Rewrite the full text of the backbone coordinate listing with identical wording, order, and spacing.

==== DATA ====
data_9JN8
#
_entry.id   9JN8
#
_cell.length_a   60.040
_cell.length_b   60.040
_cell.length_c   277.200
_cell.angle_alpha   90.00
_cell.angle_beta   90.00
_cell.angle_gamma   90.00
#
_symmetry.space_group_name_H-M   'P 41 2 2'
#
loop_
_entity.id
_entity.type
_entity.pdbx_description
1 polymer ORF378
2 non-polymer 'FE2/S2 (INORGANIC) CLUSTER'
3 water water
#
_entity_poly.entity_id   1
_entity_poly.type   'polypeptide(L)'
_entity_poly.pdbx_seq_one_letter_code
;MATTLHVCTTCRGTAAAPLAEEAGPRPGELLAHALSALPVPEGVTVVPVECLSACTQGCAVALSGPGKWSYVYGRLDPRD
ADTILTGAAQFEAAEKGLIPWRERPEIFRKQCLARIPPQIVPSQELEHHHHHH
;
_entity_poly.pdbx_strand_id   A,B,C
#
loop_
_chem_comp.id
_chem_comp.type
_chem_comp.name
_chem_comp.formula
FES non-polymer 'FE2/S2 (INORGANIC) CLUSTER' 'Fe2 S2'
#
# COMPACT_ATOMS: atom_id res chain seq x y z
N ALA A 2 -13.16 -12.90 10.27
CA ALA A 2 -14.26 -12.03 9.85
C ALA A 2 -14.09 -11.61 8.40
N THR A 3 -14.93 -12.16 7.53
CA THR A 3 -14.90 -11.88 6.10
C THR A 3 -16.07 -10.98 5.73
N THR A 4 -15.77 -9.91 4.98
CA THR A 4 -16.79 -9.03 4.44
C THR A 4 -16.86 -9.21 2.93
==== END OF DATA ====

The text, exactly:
data_9JN8
#
_entry.id   9JN8
#
_cell.length_a   60.040
_cell.length_b   60.040
_cell.length_c   277.200
_cell.angle_alpha   90.00
_cell.angle_beta   90.00
_cell.angle_gamma   90.00
#
_symmetry.space_group_name_H-M   'P 41 2 2'
#
loop_
_entity.id
_entity.type
_entity.pdbx_description
1 polymer ORF378
2 non-polymer 'FE2/S2 (INORGANIC) CLUSTER'
3 water water
#
_entity_poly.entity_id   1
_entity_poly.type   'polypeptide(L)'
_entity_poly.pdbx_seq_one_letter_code
;MATTLHVCTTCRGTAAAPLAEEAGPRPGELLAHALSALPVPEGVTVVPVECLSACTQGCAVALSGPGKWSYVYGRLDPRD
ADTILTGAAQFEAAEKGLIPWRERPEIFRKQCLARIPPQIVPSQELEHHHHHH
;
_entity_poly.pdbx_strand_id   A,B,C
#
loop_
_chem_comp.id
_chem_comp.type
_chem_comp.name
_chem_comp.formula
FES non-polymer 'FE2/S2 (INORGANIC) CLUSTER' 'Fe2 S2'
#
# COMPACT_ATOMS: atom_id res chain seq x y z
N ALA A 2 -13.16 -12.90 10.27
CA ALA A 2 -14.26 -12.03 9.85
C ALA A 2 -14.09 -11.61 8.40
N THR A 3 -14.93 -12.16 7.53
CA THR A 3 -14.90 -11.88 6.10
C THR A 3 -16.07 -10.98 5.73
N THR A 4 -15.77 -9.91 4.98
CA THR A 4 -16.79 -9.03 4.44
C THR A 4 -16.86 -9.21 2.93